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News from EPI Speakers at EPI’s Next Recession event expand on the potential causes and consequences of the next recession in a series of essays

EPI, with support from the Groundwork Collaborative, hosted a half-day symposium last month on potential causes of and responses to the next recession. Former Council of Economic Advisers Chair Christina Romer delivered the keynote address, in which she discussed the fiscal response to the Great Recession and whether the country is prepared for another downturn.

In a series of essays, the first two of which were released today, participants will further expand on the themes discussed at the conference.

Washington Center for Equitable Growth Executive Director Heather Boushey and Research Assistant Somin Park argue that fighting inequality is key to preparing for the next recession—because high inequality not only fuels economic stagnation and makes recessions more likely, but also makes finding the political will to solve these issues more challenging. Boushey and Park call for higher taxes on wealth to both reduce inequality and fund automatic stabilizers such as expanded unemployment insurance, family income support, and more targeted supplemental nutrition assistance.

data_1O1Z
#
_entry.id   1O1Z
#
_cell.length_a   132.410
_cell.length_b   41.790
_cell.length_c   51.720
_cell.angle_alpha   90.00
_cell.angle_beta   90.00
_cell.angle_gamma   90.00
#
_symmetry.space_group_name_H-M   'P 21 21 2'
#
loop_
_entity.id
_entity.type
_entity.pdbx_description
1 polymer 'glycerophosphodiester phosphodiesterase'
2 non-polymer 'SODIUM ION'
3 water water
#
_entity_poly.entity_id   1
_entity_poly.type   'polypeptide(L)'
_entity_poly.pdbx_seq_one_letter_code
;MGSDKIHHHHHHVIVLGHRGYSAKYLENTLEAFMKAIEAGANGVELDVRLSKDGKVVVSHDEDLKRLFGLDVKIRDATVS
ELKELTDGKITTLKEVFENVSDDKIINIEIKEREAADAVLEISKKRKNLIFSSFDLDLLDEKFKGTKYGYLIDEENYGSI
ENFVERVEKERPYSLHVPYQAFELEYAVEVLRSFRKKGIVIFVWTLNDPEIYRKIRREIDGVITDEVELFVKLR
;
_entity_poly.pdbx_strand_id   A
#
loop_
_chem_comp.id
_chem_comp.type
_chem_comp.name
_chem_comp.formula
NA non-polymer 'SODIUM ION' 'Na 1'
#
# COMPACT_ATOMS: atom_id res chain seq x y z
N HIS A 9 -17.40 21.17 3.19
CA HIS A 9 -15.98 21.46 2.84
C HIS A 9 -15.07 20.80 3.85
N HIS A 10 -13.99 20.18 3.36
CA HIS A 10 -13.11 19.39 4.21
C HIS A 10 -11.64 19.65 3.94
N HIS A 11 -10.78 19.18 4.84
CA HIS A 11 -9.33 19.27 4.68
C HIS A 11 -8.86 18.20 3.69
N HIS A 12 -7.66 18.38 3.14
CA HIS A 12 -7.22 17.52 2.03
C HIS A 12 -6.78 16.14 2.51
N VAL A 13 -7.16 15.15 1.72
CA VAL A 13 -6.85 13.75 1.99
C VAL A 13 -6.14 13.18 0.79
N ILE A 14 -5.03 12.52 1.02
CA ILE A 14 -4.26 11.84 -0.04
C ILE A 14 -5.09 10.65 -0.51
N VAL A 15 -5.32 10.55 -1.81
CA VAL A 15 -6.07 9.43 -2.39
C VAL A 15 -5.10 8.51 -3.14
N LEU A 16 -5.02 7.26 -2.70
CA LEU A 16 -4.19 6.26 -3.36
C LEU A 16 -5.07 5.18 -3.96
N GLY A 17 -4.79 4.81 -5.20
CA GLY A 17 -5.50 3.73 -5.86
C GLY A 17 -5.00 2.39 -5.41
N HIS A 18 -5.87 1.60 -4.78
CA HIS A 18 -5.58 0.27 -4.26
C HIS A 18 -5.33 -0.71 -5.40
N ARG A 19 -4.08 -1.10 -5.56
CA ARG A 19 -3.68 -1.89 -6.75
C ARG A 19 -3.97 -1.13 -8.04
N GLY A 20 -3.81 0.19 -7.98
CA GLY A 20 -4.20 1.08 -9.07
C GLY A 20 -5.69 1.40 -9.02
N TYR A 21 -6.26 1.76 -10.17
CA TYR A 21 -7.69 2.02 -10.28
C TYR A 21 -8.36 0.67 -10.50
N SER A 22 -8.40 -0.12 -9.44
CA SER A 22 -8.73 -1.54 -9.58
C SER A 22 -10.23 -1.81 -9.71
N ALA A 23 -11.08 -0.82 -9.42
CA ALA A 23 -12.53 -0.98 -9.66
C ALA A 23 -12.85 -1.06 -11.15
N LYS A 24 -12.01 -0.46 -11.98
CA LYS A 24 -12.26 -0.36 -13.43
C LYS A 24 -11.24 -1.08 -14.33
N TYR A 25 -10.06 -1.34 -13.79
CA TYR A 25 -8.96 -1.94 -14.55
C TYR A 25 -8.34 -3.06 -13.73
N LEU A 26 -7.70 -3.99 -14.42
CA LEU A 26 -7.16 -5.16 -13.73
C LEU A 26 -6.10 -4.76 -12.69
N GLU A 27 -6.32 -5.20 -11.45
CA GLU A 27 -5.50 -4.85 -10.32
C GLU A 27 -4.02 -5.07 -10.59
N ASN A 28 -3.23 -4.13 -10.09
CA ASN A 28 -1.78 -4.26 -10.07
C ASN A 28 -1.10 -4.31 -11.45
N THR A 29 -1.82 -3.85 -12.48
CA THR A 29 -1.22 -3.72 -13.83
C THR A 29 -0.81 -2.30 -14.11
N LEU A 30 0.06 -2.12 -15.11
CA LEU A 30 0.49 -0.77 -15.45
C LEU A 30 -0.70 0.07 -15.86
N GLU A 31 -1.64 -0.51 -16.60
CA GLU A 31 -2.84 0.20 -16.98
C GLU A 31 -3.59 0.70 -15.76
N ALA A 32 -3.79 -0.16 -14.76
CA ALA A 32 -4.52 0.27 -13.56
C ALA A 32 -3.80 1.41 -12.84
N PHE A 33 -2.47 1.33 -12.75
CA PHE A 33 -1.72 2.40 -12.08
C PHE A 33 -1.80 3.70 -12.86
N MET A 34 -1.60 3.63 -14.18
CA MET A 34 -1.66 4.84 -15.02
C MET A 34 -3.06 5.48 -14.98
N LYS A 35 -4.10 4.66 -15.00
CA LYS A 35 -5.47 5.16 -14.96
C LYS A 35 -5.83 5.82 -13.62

Darrick Hamilton, Executive Director of the Kirwan Institute for the Study of Race and Ethnicity at The Ohio State University, and Christopher Famighetti, Ph.D. candidate in public and urban policy at the Milano School of International Affairs, Management, and Urban Policy at the New School, look at the impact of the Great Recession on black wealth, showing that long standing racial disparities in homeownership have worsened in the post-recession recovery. They find that stricter lending requirements following the Great Recession left blacks with a college degree facing even greater obstacles in the housing market, challenging the conventional wisdom that a college degree is a reliable stepping stone on the path to economic security.

Meanwhile, in research presented at the conference, EPI Research Director Josh Bivens argued the United States is poorly prepared for the next recession, but not for the reasons policymakers and commentators commonly cite. Instead, this lack of preparedness is underpinned by political decisions, not economic constraints. Lastly, in a companion paper, Center for Popular Democracy Chief of Campaigns & Policy Connie Razza outlined the components necessary for advocates and policymakers to develop a blueprint for fighting the next recession and ensuring that the economy emerges as more just and equitable.

Additional essays from the day’s participants will be released in the coming weeks. A video of the event can be watched on